March 17, 2014

I can't give you these fish

I read this post today by Seth Godin.  We often get caught up in emotional arguments for or against the actions we take.  I can't stand the way this person does x so I will be mean in return.  It would be so convenient for me if I just say y and I will be off the hook.  It's probably going to rain anyway, I'll just take my ball and go home.  Given any situation - someone picking on you, an opportunity for a dishonest way ahead, bashing instead of helping someone who isn't so nice - you have a choice.  There is always a choice between doing what feels good and what is right.  Why can't the right thing also be the one we like?  Don't know, but it rarely is.  Unless we change our perspective.

It feels good for ourselves when we eat the sweets, render some sort of revenge, or make an easy gain.  And yet when there's a choice between these good feelings and what's right; the two will almost always conflict.  Good health always beats out sugar.  A positive act for an arch rival enriches his life.  Kind words about somebody else defeats our bravado we think makes ourselves look good.  When we focus on ourselves, these decisions are hard.  When we allow our base and selfish emotions to lead the way, we choose poorly.  When I just know that the world revolves around me, nobody wins.

There are numerous traits, characteristics, actions, decisions.  Words have filled shelves about the qualities of leaders, friends, an respected elders.  Many are good, but few can really help you influence those around you.  Few are actually sources for other qualities that make us better.  So here's a list of decisions.  These actions mean putting the selfish emotions behind and focusing on the good that can be given.  They mean digging below the superficial, looking ahead, and working hard for the true value that comes with a selfless pursuit.  These items are a choice between feeling good for a short time or making good that can last:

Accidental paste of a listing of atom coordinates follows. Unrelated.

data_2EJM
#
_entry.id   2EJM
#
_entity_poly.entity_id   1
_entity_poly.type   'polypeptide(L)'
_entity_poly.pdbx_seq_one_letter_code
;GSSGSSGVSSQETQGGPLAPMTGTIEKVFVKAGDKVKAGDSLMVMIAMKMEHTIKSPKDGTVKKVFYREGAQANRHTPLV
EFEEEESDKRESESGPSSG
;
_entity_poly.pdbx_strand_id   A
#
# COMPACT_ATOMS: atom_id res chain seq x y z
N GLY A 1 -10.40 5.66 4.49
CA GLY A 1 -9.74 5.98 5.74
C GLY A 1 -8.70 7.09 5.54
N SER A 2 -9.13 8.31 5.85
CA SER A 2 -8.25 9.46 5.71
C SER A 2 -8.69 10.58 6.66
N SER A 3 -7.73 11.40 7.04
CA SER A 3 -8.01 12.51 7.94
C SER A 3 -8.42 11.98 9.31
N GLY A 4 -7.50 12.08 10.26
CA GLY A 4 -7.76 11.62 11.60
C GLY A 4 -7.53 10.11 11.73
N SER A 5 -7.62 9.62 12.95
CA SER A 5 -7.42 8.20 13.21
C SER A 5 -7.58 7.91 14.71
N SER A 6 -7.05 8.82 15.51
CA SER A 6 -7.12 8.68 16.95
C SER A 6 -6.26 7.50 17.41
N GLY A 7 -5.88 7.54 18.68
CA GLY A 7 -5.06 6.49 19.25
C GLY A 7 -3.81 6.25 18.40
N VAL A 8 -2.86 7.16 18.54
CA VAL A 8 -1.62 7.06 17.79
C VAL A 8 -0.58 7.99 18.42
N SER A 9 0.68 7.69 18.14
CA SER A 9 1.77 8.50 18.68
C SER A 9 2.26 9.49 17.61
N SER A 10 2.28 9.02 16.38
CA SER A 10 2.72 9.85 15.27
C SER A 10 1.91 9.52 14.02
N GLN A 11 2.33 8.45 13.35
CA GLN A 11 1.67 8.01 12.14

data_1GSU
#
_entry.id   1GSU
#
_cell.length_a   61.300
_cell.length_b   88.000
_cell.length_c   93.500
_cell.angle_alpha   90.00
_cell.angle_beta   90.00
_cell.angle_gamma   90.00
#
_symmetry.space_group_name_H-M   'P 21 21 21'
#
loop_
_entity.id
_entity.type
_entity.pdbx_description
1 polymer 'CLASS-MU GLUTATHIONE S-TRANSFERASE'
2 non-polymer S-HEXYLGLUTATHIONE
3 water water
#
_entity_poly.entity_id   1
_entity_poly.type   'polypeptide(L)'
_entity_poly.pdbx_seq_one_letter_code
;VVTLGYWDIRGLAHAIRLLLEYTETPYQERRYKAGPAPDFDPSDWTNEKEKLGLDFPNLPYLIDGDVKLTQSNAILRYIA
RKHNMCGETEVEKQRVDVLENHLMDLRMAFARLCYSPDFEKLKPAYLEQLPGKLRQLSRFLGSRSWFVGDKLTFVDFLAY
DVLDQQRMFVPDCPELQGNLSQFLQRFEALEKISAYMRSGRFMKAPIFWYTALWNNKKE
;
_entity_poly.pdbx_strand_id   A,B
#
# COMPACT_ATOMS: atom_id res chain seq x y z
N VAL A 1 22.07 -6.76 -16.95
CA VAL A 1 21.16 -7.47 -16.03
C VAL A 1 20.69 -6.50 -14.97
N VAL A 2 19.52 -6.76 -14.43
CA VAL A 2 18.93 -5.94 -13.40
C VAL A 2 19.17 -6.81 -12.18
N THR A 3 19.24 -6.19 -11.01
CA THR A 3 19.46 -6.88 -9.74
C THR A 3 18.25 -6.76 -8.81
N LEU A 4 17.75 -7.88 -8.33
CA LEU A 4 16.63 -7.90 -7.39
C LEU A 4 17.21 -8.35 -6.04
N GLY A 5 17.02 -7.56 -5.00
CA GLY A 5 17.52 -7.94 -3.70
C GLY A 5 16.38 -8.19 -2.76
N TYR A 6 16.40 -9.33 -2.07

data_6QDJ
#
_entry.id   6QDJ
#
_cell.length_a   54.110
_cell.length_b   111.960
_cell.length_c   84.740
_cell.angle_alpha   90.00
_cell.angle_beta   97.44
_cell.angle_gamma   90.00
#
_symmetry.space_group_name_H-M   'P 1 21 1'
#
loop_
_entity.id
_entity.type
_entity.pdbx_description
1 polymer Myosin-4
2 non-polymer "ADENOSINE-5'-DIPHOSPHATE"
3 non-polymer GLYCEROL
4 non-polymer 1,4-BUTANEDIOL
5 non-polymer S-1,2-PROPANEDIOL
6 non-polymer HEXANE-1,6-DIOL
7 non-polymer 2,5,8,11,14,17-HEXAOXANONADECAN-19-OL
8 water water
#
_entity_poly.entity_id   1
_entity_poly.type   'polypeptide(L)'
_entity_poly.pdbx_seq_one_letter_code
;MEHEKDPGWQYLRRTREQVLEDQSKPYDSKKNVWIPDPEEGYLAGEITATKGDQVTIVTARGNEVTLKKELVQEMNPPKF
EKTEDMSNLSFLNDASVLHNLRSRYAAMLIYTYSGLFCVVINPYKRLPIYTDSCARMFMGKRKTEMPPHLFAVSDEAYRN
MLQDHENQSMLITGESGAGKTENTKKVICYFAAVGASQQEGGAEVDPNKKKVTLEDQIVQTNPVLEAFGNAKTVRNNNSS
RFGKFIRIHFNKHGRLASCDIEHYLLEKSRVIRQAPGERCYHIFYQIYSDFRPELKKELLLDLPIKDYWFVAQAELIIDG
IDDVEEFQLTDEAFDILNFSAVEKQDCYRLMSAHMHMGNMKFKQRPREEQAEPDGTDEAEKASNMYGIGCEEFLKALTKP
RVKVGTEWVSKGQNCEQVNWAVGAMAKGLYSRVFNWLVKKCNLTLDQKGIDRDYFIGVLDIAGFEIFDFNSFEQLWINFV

Decide to be confident.

Decide your attitude.

Decide to be honest.

Decide to be courageous.

Decide to love.

Nobody can give you these qualities, they can only be taught, learned, practiced, failed, then practiced some more.  They are difficult: our own self interest tries to hijack them.  They all enable a positive that can be given once the decision is made.  They will all have lasting effects far beyond the time it takes to practice them.

March 9, 2014

I'm totally going to get a good performance review for this.

You chose to go fishing because I like to fish.  You wanted to to play with princesses because their pretty dresses make you happy.  At 5 years old, you are pretty good at shooting that Wal-Mart-purchased compound bow with 8 pounds of draw because you eventually want to hunt animals.  Your bikes, playground, and other "hobbies" you have as young girls make you happy.  I love it.  These activities keep you occupied, stimulate your imagination, work your hand-eye coordination, and give you real-world experiences that will help you grow into well-rounded people.  And at times they make me laugh.

At some point you'll pick a career.  Or a passion.  Something around which you will focus your lives.  The two may be one in the same.  Maybe the career will support the passion.  Whatever it may be, you will choose to do something because for you, it provides fulfillment.  It completes that need in you to do something larger than yourself; change for the better some portion of your sphere of influence.  I hope you find a cause into which you can dive head first.  For me it was the Marine Corps.  Yours may be the same, or real estate.  A stay at home mother.  Engineering.  Marketing.  Teaching.  Church.  Or any of the numerous respectable professions that make this world go.

Here's a danger:  You could become comfortable in your passion and forget that you began your journey down this road for a specific purpose.  A purpose greater than yourself.  And as you get established in your field, making decisions, it will be easy to start asking yourself: what will my friends think of me?  How will this make me look to those who work for me?  Or maybe the worse of all:  How will my boss react and how will it reflect on my performance review?